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NRN 50: Package deal

NRN 50: Package deal

Operators entice diners with creative variations on the fixed-price meal

Whether looking to drive traffic or new product trial by underscoring a value proposition or in support of sampling menus, many operators across all segments rely on a fixed-price bundling strategy.

Beyond conventional fast-food combo meals, such prix-fixe offerings, as the French refer to them, today take several forms, including:

• Limited-time breakfast deals from Seattle-based coffee bar giant Starbucks.
• Sunday tea for $28 per person at two-unit Pix Patisserie in Portland, Ore., where guests sip artisan teas while sampling owner Cheryl Wakerhauser’s bite-sized treats like soft-boiled quail egg in prosciutto, brioche with housemade nut butter, scones with lemon curd and chocolate-dipped sesame tuiles.
• The long-running “2 for $20” promotion of a shared appetizer and two entrées at Applebee’s Neighborhood Grill & Bar that helped the casual-dining chain weather the recession and inspired imitation by rivals such as Chili’s.

Michael Tuohy, executive chef at Grange in Sacramento, Calif., said the dismal economic climate when that restaurant opened in December 2008 prompted him to offer daily fixed-price specials out of the gate. The 150-seat restaurant with a primarily à la carte menu has per-person averages of $58 at dinner and $20 at lunch, he said.

“I felt it was important to convey to the public that you could get a great deal on any given day via a two-course, $17 option at lunch and a three-course, $35 option at dinner,” Tuohy said.

At Grange, the nightly fixed-price special includes soup or salad, a featured main course and dessert. At lunch, the special consists of a choice of soup or salad and main course.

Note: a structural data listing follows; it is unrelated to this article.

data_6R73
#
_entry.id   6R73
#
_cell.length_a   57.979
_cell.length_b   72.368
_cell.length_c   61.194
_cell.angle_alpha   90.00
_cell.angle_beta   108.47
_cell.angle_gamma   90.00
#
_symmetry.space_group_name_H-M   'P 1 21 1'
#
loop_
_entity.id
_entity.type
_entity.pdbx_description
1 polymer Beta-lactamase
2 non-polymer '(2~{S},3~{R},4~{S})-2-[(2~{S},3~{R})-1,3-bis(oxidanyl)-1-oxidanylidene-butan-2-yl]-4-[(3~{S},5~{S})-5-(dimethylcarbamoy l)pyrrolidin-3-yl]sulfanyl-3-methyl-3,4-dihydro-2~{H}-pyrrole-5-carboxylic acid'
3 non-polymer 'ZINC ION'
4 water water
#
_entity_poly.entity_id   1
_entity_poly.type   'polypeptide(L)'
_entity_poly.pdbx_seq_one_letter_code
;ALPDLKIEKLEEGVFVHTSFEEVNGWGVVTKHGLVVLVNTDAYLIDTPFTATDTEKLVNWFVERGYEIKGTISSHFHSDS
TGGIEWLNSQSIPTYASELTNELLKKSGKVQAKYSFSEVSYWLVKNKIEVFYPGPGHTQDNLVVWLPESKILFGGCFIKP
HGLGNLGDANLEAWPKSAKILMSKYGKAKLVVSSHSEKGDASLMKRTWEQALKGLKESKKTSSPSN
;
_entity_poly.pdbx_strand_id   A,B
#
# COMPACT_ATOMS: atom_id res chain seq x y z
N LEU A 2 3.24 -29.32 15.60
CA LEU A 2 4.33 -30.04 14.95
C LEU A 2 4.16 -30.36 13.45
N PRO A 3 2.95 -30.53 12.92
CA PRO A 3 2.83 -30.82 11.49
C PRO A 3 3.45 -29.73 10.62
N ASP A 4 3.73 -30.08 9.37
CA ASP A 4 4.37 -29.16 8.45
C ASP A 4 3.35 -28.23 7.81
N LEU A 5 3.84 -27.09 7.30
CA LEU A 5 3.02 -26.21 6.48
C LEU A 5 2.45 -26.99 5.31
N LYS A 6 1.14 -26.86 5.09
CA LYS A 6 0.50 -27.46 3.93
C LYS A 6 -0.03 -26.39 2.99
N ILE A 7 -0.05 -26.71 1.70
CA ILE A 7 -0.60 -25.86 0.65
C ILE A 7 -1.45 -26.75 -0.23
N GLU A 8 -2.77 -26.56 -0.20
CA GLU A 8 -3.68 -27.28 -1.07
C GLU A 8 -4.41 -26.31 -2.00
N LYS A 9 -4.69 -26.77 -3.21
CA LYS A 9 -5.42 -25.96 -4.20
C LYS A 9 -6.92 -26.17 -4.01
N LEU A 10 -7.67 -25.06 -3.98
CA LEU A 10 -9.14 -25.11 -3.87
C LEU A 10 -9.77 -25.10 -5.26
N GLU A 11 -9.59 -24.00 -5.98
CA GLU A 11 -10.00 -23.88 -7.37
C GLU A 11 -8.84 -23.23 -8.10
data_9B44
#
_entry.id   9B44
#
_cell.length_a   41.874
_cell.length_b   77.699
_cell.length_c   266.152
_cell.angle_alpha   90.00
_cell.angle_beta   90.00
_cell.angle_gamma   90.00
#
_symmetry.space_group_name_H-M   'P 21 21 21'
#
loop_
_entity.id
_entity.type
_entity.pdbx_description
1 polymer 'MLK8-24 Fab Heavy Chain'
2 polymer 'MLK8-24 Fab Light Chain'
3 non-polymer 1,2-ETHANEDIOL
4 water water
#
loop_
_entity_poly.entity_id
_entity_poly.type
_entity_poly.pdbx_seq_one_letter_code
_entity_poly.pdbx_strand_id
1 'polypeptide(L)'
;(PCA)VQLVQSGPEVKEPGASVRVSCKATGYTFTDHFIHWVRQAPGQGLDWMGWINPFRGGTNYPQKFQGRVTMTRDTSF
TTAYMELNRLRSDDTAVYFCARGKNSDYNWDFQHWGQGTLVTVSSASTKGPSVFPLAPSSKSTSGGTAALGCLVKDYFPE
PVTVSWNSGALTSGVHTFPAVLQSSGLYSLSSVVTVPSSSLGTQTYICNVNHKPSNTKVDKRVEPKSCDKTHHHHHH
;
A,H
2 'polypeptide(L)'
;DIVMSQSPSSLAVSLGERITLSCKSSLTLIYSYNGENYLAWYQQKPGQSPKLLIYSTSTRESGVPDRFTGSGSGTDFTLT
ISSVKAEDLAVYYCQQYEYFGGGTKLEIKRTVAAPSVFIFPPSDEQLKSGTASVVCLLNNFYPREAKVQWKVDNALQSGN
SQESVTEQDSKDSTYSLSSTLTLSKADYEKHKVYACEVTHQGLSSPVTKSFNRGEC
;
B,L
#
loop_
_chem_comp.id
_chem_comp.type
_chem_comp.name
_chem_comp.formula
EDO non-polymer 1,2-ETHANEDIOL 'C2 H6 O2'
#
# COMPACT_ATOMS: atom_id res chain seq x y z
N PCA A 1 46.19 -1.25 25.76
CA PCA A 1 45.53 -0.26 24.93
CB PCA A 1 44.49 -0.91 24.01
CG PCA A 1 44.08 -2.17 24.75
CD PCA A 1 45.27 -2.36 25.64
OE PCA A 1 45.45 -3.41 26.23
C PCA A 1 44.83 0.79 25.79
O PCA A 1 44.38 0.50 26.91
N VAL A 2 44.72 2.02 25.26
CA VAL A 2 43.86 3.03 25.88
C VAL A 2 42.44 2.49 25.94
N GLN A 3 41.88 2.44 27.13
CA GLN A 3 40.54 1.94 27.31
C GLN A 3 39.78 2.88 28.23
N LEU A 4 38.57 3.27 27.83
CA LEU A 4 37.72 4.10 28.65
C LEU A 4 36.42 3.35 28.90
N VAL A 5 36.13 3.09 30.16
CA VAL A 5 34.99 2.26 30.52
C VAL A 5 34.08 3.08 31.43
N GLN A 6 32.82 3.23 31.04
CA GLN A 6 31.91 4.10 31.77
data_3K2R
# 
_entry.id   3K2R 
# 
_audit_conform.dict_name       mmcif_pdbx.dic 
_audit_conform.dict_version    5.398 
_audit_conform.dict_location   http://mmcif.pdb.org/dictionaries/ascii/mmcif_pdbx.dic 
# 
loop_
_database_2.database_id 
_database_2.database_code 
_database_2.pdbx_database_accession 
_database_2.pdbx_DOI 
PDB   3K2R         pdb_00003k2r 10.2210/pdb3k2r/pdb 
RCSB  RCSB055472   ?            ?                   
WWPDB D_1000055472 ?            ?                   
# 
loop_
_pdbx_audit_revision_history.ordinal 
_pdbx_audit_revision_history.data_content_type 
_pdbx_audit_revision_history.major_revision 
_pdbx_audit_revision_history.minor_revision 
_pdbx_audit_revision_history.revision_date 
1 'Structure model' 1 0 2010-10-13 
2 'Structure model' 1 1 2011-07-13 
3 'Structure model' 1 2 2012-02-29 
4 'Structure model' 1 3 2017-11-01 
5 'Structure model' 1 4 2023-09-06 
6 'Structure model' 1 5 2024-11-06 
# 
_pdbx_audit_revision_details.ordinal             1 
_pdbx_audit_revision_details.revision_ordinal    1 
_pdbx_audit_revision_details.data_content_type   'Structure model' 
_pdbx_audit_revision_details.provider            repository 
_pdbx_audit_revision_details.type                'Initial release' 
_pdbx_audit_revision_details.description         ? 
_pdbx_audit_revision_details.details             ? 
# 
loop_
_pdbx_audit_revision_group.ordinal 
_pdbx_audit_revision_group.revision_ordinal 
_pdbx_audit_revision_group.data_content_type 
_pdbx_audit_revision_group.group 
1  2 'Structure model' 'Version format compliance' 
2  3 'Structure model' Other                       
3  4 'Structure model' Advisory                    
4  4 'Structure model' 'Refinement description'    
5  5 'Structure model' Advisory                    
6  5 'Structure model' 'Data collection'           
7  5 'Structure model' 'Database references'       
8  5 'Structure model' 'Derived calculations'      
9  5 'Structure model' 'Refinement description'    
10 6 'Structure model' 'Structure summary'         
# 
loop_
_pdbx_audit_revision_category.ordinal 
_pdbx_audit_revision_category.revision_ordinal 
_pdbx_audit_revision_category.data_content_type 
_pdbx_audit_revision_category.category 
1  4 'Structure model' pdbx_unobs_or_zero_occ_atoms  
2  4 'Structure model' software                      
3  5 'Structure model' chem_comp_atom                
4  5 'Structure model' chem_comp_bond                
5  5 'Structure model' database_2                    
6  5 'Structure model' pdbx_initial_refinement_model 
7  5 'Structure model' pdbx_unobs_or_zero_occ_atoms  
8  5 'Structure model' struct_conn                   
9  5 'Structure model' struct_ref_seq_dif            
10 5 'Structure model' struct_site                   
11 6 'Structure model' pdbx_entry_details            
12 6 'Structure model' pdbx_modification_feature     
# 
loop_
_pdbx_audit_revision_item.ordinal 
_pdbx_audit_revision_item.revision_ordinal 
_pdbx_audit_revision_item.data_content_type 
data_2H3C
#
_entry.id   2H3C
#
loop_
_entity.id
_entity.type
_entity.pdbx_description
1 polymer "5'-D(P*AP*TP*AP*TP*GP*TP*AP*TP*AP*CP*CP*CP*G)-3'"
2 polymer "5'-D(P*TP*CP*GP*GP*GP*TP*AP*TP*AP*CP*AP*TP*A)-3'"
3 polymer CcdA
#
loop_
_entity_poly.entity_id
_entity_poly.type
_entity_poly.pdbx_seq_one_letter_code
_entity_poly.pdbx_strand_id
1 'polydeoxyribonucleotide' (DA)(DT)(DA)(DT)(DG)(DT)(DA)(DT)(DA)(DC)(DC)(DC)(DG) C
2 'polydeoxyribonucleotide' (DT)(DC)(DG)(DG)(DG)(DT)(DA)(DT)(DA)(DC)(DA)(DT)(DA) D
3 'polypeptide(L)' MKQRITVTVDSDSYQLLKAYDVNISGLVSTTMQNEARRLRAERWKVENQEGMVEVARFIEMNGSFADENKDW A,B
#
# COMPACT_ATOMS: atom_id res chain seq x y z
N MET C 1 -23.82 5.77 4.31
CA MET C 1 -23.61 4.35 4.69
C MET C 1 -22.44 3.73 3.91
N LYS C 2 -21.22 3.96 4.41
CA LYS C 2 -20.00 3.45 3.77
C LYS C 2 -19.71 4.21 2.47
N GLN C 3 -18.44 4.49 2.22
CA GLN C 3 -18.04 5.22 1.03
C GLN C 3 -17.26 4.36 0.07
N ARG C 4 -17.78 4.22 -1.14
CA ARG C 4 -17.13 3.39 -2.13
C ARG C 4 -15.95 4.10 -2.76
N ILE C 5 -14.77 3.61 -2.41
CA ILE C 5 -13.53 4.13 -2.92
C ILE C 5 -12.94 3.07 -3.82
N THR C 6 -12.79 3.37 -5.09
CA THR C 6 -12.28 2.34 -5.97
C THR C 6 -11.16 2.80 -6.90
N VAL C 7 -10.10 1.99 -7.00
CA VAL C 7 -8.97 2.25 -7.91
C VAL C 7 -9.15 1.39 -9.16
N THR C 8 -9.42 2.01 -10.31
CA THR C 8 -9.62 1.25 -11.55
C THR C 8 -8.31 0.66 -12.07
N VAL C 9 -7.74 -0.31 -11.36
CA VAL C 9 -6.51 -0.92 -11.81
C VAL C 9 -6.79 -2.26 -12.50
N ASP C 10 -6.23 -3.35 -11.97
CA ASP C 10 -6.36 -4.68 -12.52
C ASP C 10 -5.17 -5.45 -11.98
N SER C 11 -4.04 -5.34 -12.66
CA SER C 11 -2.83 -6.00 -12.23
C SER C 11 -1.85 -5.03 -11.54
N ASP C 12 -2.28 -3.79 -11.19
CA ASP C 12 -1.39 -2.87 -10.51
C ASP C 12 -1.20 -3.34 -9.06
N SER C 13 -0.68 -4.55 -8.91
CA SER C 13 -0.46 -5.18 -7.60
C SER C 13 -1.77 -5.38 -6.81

“The biggest challenge early on was getting the dinner service staff to get behind selling a three-course, $35 menu,” Tuohy acknowledged. “I think once they realized that it created regulars that often spent more by buying better bottles of wine and brought other people in with them, they saw the light.”

For Thierry Rautureau, chef-owner of 50-seat Rover’s in Seattle, fixed prices go hand-in-hand with the five- and eight-course degustation menus he offers nightly for $99 and $135, respectively. He also sells a four-course bistro menu for $59 and multi-course paired wine flights for $30 to $75.

As a concession to some customers, Rautureau has made all of the components of his tasting menus available à la carte, albeit at a premium of about 20 percent above the package rate. But he maintained that the sampling menus are at the heart of the Rover’s experience.

“When you come to a restaurant that does a set menu, the idea is, first of all, that you are trusting their professionalism and their capability to do something different and impressive for your evening; you’re trusting in their craftsmanship,” Rautureau said.

The hardest part of offering a fixed-price menu, he noted, “is to convince enough people every day to walk in through the front door at that price,” as it is high enough to “make the dining experience more of a commitment from the customer’s side.”

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